Your questions about my background seek to determine if I'm qualified to discuss Campbell and/or comp mythology with you (commonly called a demand for credentials).

You evade my simple questions with charges of emotionality on my part, excusing yourself from defending your complaints about my point of view by appealing to the complexity of your thesis.

Let's start all over. You come to me, seemingly concerned about possible plagiarism and wanting to give me credit in your book. When I confirm that I indeed wrote the article in question, instead of telling me why you think I should "stop promoting Campbell, at least for the time being", you sidestep my direct questions. Your refusal to elaborate on why you would make such an unusual demand makes me suspicious of your motives.

Please tell me what you think is so wrong about the way I've written about Campbell that I should accede to the demand of a total stranger, to stop writing about Campbell. It's the least a scholar would do. Do you make such censorial demands a habit?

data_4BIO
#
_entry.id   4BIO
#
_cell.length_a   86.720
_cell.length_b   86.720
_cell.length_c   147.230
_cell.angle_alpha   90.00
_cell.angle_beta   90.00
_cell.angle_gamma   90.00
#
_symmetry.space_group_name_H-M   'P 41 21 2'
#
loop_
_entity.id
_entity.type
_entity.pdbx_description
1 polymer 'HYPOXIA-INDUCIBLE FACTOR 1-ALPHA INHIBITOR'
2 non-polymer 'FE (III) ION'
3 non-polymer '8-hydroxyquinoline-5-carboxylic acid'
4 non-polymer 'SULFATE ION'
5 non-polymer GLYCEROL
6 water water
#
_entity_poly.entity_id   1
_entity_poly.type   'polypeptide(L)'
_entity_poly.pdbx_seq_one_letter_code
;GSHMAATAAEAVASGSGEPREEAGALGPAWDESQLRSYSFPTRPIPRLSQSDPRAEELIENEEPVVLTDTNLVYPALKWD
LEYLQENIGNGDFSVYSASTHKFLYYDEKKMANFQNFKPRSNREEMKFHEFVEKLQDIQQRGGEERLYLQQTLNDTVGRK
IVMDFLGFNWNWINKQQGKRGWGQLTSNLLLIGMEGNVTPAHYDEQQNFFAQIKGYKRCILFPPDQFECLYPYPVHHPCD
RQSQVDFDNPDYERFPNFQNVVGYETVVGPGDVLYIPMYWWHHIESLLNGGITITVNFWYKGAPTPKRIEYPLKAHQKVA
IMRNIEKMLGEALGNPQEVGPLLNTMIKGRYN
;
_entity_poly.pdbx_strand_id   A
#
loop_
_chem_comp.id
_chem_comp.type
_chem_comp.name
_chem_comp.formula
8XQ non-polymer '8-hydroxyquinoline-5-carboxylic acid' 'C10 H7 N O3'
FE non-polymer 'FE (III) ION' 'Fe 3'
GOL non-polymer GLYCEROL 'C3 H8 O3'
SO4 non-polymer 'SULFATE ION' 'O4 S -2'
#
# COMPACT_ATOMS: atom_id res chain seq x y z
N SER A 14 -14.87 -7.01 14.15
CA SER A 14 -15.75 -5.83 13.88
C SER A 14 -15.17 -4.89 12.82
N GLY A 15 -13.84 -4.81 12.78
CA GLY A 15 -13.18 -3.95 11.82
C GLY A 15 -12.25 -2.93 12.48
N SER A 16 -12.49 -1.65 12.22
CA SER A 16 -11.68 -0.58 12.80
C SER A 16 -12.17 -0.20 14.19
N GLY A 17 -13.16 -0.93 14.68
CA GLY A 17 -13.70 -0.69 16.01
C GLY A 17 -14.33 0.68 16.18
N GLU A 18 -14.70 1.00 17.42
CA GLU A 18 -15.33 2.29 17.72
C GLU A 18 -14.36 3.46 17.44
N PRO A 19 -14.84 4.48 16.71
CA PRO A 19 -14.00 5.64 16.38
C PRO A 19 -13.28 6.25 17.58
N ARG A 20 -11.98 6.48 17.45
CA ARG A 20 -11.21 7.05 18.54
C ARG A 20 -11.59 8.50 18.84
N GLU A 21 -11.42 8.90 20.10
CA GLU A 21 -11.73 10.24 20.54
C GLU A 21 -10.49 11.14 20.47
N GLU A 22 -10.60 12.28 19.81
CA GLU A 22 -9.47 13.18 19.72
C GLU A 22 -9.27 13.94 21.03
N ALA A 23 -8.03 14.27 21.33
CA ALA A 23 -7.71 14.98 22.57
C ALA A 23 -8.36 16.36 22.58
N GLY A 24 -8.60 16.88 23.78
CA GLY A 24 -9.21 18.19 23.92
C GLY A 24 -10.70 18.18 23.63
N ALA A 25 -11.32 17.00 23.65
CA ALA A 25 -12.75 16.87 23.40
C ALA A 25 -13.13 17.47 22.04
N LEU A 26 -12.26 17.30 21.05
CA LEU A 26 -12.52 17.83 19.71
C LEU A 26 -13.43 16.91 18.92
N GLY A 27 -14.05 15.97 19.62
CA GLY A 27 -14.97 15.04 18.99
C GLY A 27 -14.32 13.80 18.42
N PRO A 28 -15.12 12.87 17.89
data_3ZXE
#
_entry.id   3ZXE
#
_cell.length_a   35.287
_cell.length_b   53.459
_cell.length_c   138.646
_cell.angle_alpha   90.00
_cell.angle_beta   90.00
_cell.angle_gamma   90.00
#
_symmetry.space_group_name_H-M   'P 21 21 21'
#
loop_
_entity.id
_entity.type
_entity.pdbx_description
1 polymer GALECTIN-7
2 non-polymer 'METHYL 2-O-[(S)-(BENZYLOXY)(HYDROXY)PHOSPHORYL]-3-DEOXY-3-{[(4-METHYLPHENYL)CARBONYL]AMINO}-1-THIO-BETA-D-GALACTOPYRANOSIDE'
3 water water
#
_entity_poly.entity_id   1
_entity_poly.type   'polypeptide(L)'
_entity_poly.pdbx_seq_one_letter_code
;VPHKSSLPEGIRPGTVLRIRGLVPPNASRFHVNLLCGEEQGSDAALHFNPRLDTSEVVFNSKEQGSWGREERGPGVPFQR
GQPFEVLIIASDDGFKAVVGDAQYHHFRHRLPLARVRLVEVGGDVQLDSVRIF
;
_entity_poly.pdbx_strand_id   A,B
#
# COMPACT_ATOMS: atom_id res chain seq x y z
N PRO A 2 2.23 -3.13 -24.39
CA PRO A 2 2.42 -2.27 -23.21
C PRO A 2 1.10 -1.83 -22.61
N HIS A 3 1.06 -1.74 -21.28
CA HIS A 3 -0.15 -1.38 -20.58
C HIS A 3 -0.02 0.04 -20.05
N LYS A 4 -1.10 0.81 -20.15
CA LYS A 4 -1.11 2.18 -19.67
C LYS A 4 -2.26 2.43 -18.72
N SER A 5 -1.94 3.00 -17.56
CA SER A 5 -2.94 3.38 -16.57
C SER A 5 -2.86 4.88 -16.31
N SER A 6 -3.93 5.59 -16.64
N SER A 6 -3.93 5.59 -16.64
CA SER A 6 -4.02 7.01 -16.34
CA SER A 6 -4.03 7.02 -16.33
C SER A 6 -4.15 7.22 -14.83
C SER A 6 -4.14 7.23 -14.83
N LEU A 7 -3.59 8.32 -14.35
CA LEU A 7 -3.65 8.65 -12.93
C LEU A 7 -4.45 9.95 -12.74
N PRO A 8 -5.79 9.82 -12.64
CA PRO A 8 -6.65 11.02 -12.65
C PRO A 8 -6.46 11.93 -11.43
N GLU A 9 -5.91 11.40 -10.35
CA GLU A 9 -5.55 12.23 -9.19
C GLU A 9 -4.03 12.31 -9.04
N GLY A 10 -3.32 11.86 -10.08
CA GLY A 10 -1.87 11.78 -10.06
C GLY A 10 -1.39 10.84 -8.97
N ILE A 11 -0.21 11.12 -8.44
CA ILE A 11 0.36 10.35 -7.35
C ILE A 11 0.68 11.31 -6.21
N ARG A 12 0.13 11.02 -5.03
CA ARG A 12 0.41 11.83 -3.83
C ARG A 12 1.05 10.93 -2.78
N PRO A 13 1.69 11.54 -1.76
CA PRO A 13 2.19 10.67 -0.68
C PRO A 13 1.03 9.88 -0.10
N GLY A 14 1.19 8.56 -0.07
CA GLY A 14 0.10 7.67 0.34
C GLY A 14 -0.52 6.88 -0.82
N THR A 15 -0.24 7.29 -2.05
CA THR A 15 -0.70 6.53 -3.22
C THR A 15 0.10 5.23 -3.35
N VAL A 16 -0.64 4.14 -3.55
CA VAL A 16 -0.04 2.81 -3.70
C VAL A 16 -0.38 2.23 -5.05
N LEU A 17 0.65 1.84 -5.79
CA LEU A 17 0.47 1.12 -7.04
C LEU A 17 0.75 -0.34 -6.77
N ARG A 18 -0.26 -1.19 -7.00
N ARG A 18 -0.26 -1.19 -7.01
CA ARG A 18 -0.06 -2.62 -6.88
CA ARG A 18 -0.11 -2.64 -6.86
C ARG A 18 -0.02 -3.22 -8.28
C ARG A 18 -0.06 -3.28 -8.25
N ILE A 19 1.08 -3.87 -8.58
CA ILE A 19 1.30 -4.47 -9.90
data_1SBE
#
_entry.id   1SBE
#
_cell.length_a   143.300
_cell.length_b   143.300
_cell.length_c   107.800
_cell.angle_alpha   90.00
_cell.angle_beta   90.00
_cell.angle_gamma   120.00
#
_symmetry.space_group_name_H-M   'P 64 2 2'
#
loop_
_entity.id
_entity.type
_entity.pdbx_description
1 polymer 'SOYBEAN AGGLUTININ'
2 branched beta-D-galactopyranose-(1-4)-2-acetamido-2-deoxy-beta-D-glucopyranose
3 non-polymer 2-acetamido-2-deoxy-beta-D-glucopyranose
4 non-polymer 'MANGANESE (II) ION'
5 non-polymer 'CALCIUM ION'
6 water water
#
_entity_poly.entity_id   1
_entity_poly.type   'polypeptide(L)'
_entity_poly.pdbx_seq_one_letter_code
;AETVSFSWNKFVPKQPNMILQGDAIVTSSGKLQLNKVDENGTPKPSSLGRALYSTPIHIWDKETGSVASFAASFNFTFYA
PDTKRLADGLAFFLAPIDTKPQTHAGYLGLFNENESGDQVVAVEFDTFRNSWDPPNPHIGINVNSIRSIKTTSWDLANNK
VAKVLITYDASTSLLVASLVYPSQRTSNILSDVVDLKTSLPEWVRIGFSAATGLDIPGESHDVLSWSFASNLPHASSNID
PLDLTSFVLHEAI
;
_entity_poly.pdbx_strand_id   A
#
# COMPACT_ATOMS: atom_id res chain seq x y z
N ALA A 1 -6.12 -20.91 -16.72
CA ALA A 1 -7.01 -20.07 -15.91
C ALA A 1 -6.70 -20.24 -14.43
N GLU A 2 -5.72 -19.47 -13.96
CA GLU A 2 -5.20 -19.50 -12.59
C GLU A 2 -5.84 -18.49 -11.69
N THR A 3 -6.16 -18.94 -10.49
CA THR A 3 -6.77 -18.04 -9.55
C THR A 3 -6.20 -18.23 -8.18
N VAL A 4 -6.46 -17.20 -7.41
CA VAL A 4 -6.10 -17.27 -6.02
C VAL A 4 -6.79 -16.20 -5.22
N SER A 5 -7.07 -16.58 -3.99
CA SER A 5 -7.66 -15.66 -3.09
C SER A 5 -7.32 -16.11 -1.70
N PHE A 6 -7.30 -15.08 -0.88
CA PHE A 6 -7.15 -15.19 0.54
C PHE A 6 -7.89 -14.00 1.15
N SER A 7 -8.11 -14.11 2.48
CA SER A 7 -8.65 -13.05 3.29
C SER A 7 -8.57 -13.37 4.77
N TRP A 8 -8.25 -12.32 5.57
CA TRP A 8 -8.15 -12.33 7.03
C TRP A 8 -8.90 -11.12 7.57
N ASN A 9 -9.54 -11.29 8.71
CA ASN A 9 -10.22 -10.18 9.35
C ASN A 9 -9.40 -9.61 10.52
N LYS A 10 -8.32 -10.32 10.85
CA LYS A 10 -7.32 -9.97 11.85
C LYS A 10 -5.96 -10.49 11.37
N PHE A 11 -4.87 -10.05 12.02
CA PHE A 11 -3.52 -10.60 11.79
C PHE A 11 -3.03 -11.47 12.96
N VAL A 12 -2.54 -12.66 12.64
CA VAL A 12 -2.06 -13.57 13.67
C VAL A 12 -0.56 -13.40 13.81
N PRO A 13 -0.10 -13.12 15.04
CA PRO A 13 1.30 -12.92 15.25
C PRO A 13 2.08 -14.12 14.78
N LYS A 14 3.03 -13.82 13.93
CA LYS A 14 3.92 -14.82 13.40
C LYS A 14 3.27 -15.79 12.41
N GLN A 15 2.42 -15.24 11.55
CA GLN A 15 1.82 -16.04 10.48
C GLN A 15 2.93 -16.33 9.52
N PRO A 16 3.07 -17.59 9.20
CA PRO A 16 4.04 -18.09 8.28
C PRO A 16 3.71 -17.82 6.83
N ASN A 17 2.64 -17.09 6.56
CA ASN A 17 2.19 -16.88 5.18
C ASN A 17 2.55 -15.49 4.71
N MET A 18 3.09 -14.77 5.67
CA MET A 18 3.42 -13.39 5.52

If you can't explain your thesis in a paragraph, I learned in grad school, you've got a lot more homework to do. Saying your ideas are too complex for a blog post, when you're trying to get someone to stop writing about a topic, is just evasive.

If your next comment doesn't explain why you think discussing Campbell is such a bad idea that you need to demand of a total stranger that they stop doing it, "at least for the time being," or if it doesn't explain what you mean by "We don't need any more Campbell converts," or if you can't tell me, at the very least, what Campbell's fundamental thesis was, then I'm sorry, we're done here.

Pam Green said...

Yes, Dave, I originally contacted you out of concern about plagiarism. I thought I was doing you a favor.